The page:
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Jews and Affirmative Action: What the CUNY Diversity Plan Gets Wrong

Jews and Affirmative Action: What the CUNY Diversity Plan Gets Wrong

The logic that recently led CUNY to carve a specific category for Jewish faculty members—“White/Jewish”—for its new Diversity Actions Plan makes sense. Apparently many Jewish faculty members felt that “White/Caucasian” didn’t adequately define their sense of ethnic affiliation. But in the past two weeks since the news broke—the New York Post, true to from, put it on everyone’s agenda with its klieg-lit headline, “New Minority Label at CUNY: ‘Jewish’”—the criticism against the decision has been immense.

Peter Wood pointed out in the Chronicle of Higher Education that “identity group labels seldom work as their proponents hope. Especially when it comes to Jews in academia “they can be used as tools of exclusion if a group is judged to be ‘overrepresented.’” It can also result in some truly misfortunate, insensitive requests. One Jewish professor at CUNY’s business school told Wood that the university’s diversity office had asked him for “a list of either who were the Jews or the number of Jews in our department and in the School of Business in general.”

Jenna Weissman Joselit, a leading Jewish cultural historian, put the issue in much-needed historical perspective. In the 19th and early-20th century, she wrote on her blog, Jews actually sought out to be counted in censuses. They wanted to show that they were active participants in American wars—in other words, to assert their patriotism—and that they were not, when anti-Semitic suspicions swarmed around new Jewish immigrants, any more criminal than the rest of the population.

But that changed by the mid-20th century. First, the relish for being counted diminished when Jews found out that elite universities were tracking their numbers surreptitiously, to keep their numbers down. Then came the Holocaust, when the Nazis made the counting of Jews a tool for mass murder. Given the most recent history, it’s not only surprising that some Jewish faculty members would ask for their own group label. It also makes sense that several other Jewish professors have already spoken out against it.

There is larger issue here, too, of course, one that gets at the heart of the matter—the culture of diversity-boosting and affirmative action. These two things are often conflated, but Wendy Kaminer, in The Alantic, probably has the most illuminating and biting words to say about it. In her attack of CUNY’s broader plan to aim for greater faculty diversity, which is what the new “white/Jewish” category is intended for, she points out that diversity for its sake was not—and shouldn’t be—the aim of affirmative action.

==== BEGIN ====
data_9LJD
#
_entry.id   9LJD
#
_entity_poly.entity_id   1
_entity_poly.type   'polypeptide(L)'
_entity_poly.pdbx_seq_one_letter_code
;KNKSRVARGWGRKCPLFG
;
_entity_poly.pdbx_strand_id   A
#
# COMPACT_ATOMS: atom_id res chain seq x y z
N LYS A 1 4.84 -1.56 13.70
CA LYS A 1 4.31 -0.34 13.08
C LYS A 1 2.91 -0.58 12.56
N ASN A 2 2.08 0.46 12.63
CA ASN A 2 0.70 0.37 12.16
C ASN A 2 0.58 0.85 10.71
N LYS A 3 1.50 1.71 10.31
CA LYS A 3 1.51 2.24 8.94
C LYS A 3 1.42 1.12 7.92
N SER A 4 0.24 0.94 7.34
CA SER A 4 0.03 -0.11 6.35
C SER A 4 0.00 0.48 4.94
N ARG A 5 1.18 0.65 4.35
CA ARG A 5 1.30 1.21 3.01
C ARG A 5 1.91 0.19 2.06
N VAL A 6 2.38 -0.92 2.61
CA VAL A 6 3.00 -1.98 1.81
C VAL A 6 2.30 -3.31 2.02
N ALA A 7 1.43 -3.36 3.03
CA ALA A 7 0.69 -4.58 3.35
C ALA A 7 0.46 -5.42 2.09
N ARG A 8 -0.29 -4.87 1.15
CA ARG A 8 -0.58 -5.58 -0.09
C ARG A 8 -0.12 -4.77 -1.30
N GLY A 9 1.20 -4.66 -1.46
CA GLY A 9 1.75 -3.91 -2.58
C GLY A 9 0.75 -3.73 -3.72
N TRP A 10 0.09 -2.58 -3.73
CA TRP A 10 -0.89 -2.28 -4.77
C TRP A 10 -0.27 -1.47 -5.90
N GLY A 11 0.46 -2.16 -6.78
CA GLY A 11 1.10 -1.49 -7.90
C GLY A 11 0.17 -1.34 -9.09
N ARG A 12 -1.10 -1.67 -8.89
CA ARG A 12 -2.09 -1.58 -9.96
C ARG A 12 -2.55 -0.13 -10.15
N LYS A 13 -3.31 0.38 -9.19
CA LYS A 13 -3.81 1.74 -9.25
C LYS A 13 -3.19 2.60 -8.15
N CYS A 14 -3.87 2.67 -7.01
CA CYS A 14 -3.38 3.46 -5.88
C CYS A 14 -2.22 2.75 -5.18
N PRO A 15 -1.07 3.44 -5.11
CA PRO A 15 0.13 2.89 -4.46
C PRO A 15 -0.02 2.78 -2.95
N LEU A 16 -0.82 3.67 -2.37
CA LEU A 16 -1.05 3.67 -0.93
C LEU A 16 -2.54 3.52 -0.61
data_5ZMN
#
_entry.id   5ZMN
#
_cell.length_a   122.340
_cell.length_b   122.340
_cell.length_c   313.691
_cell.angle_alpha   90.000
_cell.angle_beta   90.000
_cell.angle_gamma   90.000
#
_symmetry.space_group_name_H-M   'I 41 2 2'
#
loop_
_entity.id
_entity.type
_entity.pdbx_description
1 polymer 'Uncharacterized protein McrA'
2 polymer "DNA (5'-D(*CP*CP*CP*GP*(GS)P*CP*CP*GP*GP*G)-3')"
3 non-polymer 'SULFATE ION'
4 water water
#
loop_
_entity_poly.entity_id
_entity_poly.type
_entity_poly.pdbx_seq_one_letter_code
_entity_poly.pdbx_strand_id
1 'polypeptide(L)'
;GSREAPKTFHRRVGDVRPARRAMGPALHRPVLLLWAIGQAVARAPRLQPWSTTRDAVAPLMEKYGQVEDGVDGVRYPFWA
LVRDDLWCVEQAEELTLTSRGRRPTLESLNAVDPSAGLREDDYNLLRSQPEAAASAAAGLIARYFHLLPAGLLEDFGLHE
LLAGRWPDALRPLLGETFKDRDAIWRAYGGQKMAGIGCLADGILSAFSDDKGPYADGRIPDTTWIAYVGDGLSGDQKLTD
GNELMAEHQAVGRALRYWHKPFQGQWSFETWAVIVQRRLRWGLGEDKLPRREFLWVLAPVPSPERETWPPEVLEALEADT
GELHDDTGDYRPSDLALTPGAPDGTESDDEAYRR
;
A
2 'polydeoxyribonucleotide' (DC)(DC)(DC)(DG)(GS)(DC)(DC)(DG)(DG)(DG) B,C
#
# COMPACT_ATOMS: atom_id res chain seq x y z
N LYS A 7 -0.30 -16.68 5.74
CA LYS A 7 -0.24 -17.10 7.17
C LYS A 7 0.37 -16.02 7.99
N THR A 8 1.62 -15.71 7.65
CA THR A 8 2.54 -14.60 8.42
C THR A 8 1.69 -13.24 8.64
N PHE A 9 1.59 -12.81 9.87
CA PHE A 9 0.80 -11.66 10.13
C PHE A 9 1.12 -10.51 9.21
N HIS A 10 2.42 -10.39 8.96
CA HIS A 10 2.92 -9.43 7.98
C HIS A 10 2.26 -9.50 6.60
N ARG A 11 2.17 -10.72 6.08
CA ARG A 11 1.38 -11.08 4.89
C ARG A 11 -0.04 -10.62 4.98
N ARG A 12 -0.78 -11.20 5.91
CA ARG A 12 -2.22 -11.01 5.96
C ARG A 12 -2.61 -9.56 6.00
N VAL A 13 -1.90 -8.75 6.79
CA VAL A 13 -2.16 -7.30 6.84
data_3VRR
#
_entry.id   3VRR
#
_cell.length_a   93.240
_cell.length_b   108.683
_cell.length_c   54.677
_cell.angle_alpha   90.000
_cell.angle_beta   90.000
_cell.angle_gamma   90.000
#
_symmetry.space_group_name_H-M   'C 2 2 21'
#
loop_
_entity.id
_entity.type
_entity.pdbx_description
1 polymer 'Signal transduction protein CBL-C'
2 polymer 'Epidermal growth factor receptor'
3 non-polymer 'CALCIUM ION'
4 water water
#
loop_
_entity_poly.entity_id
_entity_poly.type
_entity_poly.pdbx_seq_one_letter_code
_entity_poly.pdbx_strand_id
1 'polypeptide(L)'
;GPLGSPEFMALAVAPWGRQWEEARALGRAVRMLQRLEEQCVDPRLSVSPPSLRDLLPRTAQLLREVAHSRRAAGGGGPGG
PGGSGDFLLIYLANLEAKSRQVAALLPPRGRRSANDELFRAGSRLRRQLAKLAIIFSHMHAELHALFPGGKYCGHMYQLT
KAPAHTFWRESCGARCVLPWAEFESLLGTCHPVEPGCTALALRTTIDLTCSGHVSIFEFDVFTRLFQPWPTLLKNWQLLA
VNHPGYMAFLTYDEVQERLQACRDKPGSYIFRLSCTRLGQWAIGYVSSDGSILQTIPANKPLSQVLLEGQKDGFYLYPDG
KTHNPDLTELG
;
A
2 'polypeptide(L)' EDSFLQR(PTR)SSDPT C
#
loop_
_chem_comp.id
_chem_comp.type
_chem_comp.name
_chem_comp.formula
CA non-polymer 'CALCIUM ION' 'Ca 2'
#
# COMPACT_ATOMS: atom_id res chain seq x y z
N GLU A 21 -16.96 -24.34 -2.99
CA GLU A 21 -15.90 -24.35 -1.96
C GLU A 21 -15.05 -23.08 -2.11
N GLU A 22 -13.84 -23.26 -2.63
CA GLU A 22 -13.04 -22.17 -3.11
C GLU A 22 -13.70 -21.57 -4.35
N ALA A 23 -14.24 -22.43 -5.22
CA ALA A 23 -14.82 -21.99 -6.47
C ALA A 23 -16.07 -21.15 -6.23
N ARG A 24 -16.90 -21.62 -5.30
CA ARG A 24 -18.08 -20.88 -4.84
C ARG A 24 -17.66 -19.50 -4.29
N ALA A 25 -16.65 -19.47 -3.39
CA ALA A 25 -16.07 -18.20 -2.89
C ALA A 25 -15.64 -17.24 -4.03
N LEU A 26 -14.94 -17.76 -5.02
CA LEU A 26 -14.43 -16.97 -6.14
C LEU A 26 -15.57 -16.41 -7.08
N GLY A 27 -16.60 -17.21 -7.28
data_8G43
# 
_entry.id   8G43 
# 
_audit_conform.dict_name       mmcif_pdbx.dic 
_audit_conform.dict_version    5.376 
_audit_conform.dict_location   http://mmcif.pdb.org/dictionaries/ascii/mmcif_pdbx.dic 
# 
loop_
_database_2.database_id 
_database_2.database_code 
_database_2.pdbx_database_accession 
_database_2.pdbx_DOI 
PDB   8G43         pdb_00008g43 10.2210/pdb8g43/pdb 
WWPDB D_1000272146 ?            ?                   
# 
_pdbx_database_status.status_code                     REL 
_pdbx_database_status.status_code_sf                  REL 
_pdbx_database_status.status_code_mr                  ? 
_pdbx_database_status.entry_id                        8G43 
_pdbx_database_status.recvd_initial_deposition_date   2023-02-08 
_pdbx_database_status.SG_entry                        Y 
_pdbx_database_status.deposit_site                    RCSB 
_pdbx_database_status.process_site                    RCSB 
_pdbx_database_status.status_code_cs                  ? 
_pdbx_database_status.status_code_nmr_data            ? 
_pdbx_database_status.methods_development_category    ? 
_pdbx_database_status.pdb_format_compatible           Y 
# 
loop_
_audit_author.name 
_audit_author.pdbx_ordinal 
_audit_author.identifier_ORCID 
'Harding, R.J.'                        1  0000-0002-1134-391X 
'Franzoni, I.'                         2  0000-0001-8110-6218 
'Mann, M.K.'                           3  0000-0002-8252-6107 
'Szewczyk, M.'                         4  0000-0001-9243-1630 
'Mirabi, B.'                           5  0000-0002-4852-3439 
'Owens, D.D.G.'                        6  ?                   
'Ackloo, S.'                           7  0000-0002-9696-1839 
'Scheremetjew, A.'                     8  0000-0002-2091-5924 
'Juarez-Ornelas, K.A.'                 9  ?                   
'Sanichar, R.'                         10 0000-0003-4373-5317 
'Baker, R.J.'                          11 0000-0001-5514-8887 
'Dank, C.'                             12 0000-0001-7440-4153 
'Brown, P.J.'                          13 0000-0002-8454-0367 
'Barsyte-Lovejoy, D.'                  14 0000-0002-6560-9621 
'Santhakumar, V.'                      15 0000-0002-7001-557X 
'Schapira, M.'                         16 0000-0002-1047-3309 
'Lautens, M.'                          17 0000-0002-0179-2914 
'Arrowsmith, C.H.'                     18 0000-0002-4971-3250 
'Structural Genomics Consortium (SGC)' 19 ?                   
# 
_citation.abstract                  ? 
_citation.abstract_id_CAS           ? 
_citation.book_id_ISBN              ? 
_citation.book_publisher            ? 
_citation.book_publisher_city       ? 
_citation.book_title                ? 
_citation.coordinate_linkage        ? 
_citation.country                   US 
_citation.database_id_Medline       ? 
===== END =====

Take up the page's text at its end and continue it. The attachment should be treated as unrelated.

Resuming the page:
The original intent behind affirmative action was to promote certain groups—blacks, Latinos, women—who had been historically disadvantaged, and who, even after formal laws against discrimination were passed, still suffered from informal, less blatant hiring and acceptance biases.

“Instead,” Kaminer writes, “at CUNY and other schools, affirmative action is being transformed, expanded, and institutionalized by a bureaucratic cult of diversity. It's not aimed at righting historic wrongs but at creating ‘inclusive’ and ‘nurturing’ environments for individuals, while giving universities like CUNY the benefits of ‘a multitude of skills, perspectives, and experiences in order to better advance its mission of research, teaching, and service.’”

The problem with this, especially at universities, is that it assumes members of any particular ethnic groups all think the same way—something we Jews know never is or was the case. And it also devalues universities’ other cherished value: freedom of speech.

The culture of ‘nurturing diversity’ for its own sake has, in effect, has muffled once impassioned debates for fear of offending certain cultural sensibilities. An atmosphere of extreme relativism—of everyone ‘agreeing to disagree,’ but rarely ever disagreeing at all—has usurped a culture of intense intellectual debate. This is not to argue that ideological rigidity is the preferred alternative, but that a certain amount of thick skin is sometimes necessary to debate difficult issues. After all, it’s only through the direct engagement with the problems at hand—through clear, even harsh speech—that we can come to a greater sense of meaning.

And yet, so fearful are we to offend, that we end up staying silent. This culture of respectable disagreement isn’t only bad for Jews, it’s bad for everyone.

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